“Dear Jesus, please help Aunt Brittni find her glasses.”
Three year old Lucy had been occupied setting up the Dora’s dollhouse in my family room when something (or should I say Someone?) prompted me to ask her to pause for a moment and pray with me for Brittni’s lost sunglasses. She was upset because not only were they new, they were expensive—her big birthday present that Jonathan had given her just two weeks ago.
With our heads bowed, and with Dora the Explorer and her pals Diego and Boots silently looking on, we asked the Creator of the universe to graciously hear what to some may seem like an insignificant request.
That evening, Greg and I were out to dinner with some friends when the answer to Lucy’s and my prayer came via text from Brittni:
“I found my glasses . . . Jonathan had forgotten he had put them behind the visor in his car for safe keeping!”
Just a few months ago, I was the prayer director for Harvest America, a nationwide evangelistic outreach. Much prayer had been offered on behalf of all those who were inviting their loved ones to hear the gospel simulcast from Angel Stadium to over 2400 venues across the United States. What happened exceeded our expectations and tens of thousands of commitments were registered for Christ!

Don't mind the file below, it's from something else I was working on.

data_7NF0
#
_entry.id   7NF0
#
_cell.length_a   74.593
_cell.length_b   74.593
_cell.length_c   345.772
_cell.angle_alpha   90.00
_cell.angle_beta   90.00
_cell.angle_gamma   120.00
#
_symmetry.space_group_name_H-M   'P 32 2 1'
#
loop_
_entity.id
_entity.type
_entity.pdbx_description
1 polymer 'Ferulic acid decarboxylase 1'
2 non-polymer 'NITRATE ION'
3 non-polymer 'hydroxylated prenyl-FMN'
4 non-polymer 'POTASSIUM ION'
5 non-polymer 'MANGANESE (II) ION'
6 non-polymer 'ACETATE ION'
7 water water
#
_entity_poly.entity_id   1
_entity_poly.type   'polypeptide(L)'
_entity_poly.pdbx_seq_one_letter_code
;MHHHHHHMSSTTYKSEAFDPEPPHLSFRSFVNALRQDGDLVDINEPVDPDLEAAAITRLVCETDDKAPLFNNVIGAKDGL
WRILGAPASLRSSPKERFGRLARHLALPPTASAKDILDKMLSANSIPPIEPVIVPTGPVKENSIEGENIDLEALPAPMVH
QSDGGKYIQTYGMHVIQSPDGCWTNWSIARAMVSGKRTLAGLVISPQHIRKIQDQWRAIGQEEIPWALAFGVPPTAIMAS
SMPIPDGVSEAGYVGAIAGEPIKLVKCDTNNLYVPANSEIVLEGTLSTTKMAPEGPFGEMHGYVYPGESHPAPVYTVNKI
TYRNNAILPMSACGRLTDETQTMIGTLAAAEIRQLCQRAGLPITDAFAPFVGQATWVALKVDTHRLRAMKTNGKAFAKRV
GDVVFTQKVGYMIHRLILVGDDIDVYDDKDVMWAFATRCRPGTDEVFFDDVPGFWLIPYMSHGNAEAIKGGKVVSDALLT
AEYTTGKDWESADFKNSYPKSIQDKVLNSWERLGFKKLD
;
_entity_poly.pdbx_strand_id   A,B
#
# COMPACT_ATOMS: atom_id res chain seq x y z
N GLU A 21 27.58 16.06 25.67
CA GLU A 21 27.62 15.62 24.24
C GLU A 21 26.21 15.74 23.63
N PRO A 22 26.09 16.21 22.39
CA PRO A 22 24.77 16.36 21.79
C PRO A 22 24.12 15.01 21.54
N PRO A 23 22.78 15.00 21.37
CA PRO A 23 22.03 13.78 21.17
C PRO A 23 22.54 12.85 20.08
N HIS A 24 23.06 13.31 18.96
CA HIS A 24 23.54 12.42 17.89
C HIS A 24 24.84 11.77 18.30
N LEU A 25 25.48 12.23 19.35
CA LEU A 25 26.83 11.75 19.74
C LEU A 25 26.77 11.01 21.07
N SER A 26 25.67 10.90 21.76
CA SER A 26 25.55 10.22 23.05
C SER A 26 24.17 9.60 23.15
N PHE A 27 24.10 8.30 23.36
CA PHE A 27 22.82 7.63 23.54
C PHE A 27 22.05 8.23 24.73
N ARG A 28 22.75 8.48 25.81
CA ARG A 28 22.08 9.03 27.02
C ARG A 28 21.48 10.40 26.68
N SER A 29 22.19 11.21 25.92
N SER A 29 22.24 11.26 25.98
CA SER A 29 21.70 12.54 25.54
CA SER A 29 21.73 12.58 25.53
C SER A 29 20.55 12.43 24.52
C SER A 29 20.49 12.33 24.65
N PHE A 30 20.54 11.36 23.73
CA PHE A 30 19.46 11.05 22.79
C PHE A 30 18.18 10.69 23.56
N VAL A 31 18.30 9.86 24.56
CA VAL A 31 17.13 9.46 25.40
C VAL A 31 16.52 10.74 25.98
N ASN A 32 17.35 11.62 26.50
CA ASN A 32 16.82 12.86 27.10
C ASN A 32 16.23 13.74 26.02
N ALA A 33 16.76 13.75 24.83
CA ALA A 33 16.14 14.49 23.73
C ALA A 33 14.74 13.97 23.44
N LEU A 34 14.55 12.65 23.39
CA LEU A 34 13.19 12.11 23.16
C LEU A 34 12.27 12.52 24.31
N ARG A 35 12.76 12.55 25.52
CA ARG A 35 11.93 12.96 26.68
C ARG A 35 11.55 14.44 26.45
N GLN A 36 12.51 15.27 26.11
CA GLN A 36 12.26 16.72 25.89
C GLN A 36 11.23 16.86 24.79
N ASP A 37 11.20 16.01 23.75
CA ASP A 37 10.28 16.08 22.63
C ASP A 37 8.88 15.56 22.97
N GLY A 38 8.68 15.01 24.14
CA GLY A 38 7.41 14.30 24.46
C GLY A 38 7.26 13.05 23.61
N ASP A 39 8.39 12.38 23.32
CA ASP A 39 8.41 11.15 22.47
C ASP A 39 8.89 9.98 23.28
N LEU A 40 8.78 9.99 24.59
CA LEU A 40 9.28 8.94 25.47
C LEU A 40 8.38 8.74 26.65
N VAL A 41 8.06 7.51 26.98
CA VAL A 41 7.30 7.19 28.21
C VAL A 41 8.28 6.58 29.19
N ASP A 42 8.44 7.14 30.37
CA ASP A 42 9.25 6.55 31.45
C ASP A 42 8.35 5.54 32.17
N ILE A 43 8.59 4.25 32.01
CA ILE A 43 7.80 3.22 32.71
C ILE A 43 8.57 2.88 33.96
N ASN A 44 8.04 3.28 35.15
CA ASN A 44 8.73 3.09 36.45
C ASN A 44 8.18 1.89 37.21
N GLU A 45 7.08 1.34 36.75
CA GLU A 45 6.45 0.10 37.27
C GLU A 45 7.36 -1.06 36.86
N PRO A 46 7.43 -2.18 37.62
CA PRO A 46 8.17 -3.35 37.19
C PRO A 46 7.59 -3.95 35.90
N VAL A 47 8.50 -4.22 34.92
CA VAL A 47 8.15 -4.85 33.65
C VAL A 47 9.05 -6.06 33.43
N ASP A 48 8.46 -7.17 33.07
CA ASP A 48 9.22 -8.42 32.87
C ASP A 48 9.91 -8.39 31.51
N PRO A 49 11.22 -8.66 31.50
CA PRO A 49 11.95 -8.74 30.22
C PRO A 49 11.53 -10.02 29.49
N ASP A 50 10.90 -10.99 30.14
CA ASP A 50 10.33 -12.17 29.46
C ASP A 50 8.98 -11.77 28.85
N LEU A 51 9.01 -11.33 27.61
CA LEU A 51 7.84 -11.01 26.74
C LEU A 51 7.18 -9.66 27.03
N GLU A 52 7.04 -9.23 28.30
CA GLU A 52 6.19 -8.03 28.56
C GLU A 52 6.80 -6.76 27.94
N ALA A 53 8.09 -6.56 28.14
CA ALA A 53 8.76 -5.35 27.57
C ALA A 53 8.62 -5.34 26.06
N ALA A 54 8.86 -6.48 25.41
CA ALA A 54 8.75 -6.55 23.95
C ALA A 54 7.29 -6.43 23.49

I wonder how it is that God not only hears and graciously answers the “big prayers,” like those for Harvest America, but also simple, ordinary requests for lost glasses. Not only does He hear those small prayers, but He delights in them!
I am amazed when I consider the mind-blowing miracles Jesus preformed while he was on this earth. One in particular touches my heart. The cry of a poor leper, “Lord, if you are willing, you can make me clean.” And with a loving touch Jesus replies, “I am willing; be cleansed!”
“Lord, if you are willing . . . ” This applies to all our requests. We don’t know how the Lord may choose to answer a prayer for a nation, the salvation of a soul, or help to find lost sunglasses. (I can only imagine the angels must smile at such small requests.) But I do know this: I have learned there is no request too big or too small for Him to hear. He delights and welcomes them; never once does He say, “Not now, I’m too busy!”
I read a little poem by John Newton recently that may be helpful to remind ourselves whenever we hesitate in praying big or small prayers:
“Thou art coming to a King
Large petitions with thee bring;
For His grace and power are such,
None can ever ask too much.”
. . . or too little!
As Martin Luther is quoted, “Prayer is not overcoming God’s reluctance, but laying hold of His willingness.”